Abbas Rejects U.S. Peace Initiative, Says He Will Not End Life as a “Traitor”

Amid rumors of his deteriorating health, Palestinian Authority President Mahmoud Abbas rejected the Trump administration’s proposed peace deal and told members of the ruling Fatah party last week that he will not end his life as a “traitor.”

The Times of Israel reported that Abbas made the comment to express his strong opposition to the yet-to-be announced peace initiative of the Trump administration, which President Donald Trump has touted as the “deal of the century.”

Referring to Trump’s purported plan, Abbas stated: “I have said in the past — and afterward — that I will not end my life as a traitor. [The US] can announce the deal whenever and wherever they want, but nothing will happen against our will.”

According to Abbas, the Palestinian Authority will not agree to any arrangement that would not include a Palestinian state, with what he refers to as “East Jerusalem” as its capital, based on the pre-1967 lines. “No one in the whole world would be able to impose on us something that we don’t want,” he said.

It was not the first time that Abbas vowed not to end his political career as a traitor by signing a peace agreement with Israel, which does not meet all of the Palestinian demands.

The Fatah council rallied behind their leader and called on Palestinians to “escalate the popular resistance, in all areas, against the occupiers and their settlers.” It also proposed a new law that would ban Palestinians from working in settlements and requiring them to boycott settler products and Israeli goods.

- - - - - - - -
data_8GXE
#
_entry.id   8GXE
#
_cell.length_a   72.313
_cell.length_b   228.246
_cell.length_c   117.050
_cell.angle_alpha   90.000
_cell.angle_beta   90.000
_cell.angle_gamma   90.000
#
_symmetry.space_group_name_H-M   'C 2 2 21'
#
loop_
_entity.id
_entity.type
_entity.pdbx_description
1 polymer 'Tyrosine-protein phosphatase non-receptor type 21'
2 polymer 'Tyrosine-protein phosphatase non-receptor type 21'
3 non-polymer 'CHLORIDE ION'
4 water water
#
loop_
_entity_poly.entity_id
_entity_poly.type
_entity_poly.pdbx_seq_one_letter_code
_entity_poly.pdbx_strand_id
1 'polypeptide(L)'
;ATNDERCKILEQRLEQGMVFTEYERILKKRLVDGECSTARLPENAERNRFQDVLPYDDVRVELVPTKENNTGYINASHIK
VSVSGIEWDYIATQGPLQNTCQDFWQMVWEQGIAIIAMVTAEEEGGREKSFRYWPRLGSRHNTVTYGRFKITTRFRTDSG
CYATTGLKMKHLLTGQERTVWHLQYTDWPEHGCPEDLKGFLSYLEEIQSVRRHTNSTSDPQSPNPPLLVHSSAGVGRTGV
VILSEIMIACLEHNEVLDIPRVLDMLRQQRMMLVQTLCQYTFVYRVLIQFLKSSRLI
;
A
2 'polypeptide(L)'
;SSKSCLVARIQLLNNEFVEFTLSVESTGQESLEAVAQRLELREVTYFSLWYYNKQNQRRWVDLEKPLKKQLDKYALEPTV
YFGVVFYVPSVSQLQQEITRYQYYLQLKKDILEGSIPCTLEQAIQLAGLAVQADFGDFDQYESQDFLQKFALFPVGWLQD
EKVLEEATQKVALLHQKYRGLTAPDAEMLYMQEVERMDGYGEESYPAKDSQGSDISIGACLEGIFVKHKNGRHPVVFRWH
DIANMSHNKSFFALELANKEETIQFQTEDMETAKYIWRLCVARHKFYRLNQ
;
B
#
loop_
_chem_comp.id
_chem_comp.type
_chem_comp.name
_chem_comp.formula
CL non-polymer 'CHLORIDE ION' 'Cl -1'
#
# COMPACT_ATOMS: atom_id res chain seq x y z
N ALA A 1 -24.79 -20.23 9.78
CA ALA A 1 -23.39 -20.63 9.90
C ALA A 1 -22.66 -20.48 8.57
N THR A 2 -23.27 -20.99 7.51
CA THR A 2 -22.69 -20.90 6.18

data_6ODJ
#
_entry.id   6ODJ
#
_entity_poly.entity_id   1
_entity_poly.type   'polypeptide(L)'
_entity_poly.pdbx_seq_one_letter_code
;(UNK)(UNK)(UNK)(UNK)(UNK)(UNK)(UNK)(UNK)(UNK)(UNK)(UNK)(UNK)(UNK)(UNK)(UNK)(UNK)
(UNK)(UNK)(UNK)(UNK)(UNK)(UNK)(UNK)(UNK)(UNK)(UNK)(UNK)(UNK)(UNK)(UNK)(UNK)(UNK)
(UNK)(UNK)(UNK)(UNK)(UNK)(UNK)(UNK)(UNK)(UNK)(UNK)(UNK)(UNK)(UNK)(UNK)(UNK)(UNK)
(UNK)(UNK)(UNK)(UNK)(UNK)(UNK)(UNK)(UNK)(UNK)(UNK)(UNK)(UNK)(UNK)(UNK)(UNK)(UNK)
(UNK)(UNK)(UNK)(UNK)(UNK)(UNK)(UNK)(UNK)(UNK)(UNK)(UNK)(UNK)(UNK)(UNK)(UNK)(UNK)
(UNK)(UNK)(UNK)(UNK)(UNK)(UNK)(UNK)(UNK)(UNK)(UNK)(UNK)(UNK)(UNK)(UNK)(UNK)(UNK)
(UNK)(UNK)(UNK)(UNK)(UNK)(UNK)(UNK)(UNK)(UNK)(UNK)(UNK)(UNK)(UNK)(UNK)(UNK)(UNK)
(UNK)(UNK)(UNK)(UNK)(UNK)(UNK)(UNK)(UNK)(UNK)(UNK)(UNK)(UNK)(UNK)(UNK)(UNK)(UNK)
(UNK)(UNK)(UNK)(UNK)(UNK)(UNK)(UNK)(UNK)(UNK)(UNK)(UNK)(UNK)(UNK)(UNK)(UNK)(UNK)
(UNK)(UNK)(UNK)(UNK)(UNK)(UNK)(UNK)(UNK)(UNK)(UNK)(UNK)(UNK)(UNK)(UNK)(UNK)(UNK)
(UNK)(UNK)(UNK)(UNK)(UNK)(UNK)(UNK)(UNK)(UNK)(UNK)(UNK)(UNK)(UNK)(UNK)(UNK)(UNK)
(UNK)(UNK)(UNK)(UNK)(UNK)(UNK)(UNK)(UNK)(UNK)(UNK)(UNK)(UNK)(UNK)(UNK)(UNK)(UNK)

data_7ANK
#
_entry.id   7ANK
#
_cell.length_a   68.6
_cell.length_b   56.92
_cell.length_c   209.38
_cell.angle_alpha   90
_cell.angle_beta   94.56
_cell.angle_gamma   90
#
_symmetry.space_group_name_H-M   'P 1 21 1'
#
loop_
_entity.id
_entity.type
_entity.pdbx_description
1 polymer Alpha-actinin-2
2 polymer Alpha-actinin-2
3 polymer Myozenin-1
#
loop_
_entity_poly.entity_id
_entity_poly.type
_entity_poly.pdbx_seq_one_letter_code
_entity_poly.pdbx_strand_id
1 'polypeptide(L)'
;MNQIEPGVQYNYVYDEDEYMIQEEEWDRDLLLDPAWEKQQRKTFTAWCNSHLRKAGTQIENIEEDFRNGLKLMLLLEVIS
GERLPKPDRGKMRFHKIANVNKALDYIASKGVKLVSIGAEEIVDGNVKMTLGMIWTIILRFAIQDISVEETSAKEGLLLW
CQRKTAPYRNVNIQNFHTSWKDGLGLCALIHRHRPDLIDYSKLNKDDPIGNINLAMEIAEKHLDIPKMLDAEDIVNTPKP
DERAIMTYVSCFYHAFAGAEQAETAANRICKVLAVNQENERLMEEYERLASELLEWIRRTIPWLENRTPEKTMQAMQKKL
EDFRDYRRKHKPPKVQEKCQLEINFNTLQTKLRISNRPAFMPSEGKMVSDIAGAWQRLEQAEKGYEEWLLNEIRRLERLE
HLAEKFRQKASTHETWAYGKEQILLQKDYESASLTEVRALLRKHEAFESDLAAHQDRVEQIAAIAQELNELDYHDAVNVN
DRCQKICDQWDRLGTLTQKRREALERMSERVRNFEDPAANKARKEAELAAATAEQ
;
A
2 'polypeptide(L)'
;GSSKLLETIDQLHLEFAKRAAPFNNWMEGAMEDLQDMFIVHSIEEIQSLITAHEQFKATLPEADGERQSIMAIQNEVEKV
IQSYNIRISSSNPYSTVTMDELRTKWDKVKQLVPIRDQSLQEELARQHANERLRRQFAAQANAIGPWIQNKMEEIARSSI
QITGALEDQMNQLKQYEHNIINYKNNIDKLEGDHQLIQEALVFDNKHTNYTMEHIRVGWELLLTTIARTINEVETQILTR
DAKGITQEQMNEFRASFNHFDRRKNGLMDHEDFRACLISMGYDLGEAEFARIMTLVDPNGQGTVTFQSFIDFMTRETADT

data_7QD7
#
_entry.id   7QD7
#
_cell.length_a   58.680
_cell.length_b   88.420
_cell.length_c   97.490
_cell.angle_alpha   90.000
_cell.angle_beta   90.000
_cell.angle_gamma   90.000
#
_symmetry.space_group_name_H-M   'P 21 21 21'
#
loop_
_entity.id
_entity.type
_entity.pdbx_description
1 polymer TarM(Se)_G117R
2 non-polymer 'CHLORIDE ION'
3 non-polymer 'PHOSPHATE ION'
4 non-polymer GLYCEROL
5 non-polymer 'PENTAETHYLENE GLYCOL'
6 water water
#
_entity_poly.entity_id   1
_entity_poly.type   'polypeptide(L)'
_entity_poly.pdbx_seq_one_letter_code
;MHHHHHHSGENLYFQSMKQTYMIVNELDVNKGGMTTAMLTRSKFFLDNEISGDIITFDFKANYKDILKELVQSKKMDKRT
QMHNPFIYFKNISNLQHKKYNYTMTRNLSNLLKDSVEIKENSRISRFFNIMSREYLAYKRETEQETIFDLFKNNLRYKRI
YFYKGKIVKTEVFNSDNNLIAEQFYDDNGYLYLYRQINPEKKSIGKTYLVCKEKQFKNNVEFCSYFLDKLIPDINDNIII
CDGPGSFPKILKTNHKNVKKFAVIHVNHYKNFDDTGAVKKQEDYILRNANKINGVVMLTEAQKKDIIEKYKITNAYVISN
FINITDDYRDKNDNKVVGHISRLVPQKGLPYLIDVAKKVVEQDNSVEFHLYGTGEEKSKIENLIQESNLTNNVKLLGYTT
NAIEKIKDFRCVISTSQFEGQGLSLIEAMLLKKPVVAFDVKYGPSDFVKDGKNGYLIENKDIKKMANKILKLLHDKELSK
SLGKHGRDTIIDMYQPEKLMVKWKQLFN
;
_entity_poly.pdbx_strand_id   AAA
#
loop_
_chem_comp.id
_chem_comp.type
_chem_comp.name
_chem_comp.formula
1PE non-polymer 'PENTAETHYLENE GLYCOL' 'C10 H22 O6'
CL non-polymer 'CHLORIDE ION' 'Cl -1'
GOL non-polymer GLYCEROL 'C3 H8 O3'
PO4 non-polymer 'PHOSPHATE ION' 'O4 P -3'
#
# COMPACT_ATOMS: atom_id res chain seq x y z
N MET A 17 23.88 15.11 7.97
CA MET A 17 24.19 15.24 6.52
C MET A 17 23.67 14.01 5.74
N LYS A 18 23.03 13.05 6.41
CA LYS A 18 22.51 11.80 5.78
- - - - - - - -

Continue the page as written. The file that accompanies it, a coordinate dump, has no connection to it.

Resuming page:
Abbas’ ailing health has long been a source of speculation. Last month, he underwent what his aides called “routine checkups” in a U.S. hospital. Despite his aides claiming that the results were “positive and reassuring,” other sources have indicated that his health has suffered a “major setback” in recent weeks.

In his speech to Fatah officials in Ramallah last week, Abbas hinted that this could be his “last session” with them. “No one can guarantee his life,” Abbas observed, in an apparent reference to his health.

Abbas also addressed in his speech the ongoing dispute between Fatah and the Islamic terrorist organization Hamas, which is in complete political and military control of the Gaza Strip.

He told the crowd that he was no longer sure whether Hamas “wants reconciliation or wants Iran,” its chief sponsor. It was also unclear, he said, whether Hamas “wants reconciliation or wants the PA to function as an ATM machine.”

In December of last year, a senior White House official said that Abbas’s rhetoric “has prevented peace for years.”

During the terms of Trump’s predecessor, President Barack Obama, Abbas derailed the administration’s two biggest pushes for Israeli-Palestinian peace. And in 2015, Abbas admitted that he rejected a peace offer from then-Israeli Prime Minister Ehud Olmert in 2008.